A 7.0-magnitude earthquake has killed at least 19 people and injured 247 in China's Sichuan province, authorities said on Wednesday.
The earthquake hit Jiuzhaigou county, a popular tourist destination, at 9.19 p.m. on Tuesday at a depth of 20 km, Xinhua news agency cited China Earthquake Networks Centre as saying.
A separate 6.6-magnitude tremor struck Xinjiang province on Wednesday, injuring 32 people.
Rescue workers were assisting stranded tourists at Jiuzhaigou and more than 45,000 tourists were evacuated. Over 800 workers were combing villages in search of anyone still trapped, authorities said.
China's Earthquake Administration (CEA) said more than 1,000 aftershocks had been detected, with the most powerful reaching 4.8 magnitude on Wednesday, BBC reported.
The National Disaster Reduction Centre of China estimated that at least 24,000 homes were destroyed or seriously damaged in the Tuesday quake.
Chinese President Xi Jinping called for all efforts in the rescue operations while Prime Minister Li Keqiang urged the local government to assist the injured.
The Red Cross Society of China's statement said it had deployed emergency crews and volunteers to assist affected communities.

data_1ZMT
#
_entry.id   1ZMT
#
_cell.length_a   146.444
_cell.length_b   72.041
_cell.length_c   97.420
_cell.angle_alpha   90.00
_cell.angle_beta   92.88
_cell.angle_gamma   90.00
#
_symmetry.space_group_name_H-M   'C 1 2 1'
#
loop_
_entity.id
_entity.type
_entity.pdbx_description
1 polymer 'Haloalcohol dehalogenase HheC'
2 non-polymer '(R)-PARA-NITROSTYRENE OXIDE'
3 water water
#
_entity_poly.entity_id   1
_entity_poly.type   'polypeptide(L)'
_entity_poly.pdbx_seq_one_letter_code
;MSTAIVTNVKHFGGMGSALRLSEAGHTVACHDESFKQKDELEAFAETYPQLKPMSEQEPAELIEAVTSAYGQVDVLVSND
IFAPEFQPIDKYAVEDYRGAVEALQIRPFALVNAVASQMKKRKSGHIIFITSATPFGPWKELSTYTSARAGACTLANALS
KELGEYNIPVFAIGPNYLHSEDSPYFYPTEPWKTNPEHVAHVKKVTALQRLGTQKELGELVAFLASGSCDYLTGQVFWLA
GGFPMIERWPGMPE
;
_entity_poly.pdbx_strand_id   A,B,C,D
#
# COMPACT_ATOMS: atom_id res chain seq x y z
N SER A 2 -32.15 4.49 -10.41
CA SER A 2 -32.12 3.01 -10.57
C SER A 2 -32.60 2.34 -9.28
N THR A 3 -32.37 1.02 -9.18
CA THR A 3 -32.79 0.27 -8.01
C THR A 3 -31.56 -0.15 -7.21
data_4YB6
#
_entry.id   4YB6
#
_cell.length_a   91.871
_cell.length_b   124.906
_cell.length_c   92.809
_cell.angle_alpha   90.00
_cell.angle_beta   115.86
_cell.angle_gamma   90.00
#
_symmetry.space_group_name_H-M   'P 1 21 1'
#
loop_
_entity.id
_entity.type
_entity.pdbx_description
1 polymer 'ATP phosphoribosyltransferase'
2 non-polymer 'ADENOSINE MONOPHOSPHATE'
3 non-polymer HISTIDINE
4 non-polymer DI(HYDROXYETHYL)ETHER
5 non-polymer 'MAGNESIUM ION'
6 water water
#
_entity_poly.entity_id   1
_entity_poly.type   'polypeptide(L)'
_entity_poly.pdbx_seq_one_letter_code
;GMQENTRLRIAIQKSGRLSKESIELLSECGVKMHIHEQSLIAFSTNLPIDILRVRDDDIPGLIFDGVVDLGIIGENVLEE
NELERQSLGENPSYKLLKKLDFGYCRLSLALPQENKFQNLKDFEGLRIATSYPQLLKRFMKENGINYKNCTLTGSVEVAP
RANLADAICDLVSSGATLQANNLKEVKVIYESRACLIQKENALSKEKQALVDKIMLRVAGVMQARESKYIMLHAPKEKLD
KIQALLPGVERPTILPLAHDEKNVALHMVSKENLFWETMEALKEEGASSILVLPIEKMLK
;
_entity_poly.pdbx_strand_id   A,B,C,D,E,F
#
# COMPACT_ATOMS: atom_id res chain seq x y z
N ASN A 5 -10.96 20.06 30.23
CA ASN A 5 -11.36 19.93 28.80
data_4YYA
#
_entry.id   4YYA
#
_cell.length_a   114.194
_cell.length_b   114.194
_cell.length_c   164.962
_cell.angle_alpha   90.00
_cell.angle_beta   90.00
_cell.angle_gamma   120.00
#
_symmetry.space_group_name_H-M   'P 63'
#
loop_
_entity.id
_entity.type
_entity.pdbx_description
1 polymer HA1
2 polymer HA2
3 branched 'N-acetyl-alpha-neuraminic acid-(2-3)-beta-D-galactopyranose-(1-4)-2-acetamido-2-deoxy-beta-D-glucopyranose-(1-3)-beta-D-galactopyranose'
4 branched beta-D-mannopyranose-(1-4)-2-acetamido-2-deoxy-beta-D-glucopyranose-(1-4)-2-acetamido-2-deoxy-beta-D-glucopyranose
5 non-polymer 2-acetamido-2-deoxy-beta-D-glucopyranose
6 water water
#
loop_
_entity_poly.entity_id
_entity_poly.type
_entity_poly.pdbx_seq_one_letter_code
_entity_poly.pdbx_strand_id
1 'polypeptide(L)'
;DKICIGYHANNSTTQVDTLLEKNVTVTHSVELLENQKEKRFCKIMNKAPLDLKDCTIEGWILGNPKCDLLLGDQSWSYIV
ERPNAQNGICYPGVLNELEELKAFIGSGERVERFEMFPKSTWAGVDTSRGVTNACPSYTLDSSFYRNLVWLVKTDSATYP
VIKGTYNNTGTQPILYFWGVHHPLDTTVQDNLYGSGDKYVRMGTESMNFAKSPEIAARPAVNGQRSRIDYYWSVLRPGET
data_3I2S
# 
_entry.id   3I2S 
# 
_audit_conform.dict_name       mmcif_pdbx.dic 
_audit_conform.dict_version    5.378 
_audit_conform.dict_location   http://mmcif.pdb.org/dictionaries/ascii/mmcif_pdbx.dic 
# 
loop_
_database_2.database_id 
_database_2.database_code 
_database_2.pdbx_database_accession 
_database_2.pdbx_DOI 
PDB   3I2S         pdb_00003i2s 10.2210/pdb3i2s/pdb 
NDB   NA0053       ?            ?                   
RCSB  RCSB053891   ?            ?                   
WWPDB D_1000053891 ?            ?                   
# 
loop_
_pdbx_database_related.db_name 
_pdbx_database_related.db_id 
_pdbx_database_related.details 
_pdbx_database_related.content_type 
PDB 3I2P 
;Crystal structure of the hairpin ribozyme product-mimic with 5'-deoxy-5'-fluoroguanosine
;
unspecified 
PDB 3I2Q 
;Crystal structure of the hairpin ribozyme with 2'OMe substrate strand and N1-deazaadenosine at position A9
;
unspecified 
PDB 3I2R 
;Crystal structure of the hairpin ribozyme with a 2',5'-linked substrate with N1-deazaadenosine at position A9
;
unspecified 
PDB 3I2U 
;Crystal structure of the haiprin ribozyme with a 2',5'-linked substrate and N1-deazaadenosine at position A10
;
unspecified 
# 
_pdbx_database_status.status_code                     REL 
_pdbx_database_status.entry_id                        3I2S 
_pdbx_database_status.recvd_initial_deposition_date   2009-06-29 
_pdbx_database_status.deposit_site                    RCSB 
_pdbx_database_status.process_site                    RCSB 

The second quake in Jinghe county in Bortala prefecture in Xinjiang province happened at 7.27 a.m. on Wednesday at a depth of 11 km. Of the 32 injured, two were in a serious condition.
About 600 houses and livestock sheds were damaged in neighbouring Ili Kazakh prefecture. Services of 40 passenger trains were stopped and 21 others suspended.
Earlier reports said residents in Jinghe county and the cities of Urumqi, Changji, Yining and Karamay felt strong tremors that lasted 10 to 20 seconds.
The epicentre was 37 km from Jinghe county seat, 93 km from Bole city, and 383 km from Urumqi.
Jinghe county has a population of about 150,000. A total of 65 quakes greater than magnitude 3 have been recorded within 200 km of the epicentre over the past five years, the current being the greatest.
Gwendolyn Pang of the Red Cross Society of China said it would take time to learn the extent of the damage and exact number of casualties.
"Communications lines and electricity are disrupted and people are no doubt shocked and scared," she said.